Flour is a Vegetable

You could argue I’m wrong, but then I am not. Chocolate is also a vegetable and pizza is a massive crouton in a salad with cheese and other various ingredients. An octopus is a pet (see where I’m going?).

So. Many. Vegetables. Right.

The material status of something makes such a difference, doesn’t it? Flour is the grain of a cereal that has been ground, processed. Hence losing its fibre. Also, taking wheat as an example, there’s a difference between wheat leaves and wheat grains. Grains, like eggs in the animal kingdom, contain the whole life of the plant, hence all the energy (fats, proteins, carbs, vitamins, minerals) to transform it into a mature being, whilst the leaves mainly consist of carbs and fibre. When the grain is milled, say goodbye to all the fibre, and the properties lost in the subsequent cooking methods (heat) that allow the flour to be edible (normally, you don’t eat raw flour, or by itself). In flours we’ve taken away the vegetable way far from its natural status.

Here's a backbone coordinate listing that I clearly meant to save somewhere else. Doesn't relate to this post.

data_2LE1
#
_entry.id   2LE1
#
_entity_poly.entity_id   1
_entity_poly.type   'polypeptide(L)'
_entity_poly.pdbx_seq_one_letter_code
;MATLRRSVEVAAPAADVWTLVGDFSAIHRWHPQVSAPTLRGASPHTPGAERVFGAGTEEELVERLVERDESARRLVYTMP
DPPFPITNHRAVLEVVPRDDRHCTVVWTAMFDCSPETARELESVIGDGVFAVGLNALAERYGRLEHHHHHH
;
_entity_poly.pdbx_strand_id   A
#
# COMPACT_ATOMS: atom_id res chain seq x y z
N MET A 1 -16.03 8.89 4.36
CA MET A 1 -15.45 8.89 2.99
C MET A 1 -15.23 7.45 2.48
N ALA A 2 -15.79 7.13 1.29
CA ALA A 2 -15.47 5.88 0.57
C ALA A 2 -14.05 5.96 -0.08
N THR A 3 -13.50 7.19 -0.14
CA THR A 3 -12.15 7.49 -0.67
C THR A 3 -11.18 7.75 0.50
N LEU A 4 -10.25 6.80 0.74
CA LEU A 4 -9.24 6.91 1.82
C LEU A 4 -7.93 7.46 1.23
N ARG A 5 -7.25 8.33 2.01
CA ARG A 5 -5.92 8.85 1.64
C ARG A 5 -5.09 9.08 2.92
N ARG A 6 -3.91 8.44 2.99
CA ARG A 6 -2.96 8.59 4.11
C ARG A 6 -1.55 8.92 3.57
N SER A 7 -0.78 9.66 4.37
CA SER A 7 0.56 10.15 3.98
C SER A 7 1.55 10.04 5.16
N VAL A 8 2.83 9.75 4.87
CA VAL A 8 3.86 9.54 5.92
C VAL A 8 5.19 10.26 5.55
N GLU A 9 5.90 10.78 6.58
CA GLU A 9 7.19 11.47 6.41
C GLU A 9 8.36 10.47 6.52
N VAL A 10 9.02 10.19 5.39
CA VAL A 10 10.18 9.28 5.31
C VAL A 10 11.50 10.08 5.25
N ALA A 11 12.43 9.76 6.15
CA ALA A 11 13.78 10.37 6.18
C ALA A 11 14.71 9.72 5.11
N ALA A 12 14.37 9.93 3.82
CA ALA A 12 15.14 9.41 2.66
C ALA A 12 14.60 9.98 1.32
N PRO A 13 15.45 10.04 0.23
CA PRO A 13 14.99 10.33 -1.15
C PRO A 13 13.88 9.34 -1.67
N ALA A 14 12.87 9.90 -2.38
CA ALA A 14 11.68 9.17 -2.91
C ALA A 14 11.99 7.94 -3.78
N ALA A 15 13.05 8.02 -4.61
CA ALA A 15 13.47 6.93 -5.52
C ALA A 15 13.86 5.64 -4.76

And this is why a vegan diet makes you fat. Yep. Because you’ll go for “non-meat” sources that have been highly processed to replace the sensation of “satisfaction” and to feel “full” with vegetable sources that have ceased to be green a long time ago. You want the green vegetables in all your meals, because of fibre, protein, vitamins and minerals. And colored vegetables for the same reasons, but in small quantities, not because they are bad, but because they are high in sugars.

Oh well, that was a short article.

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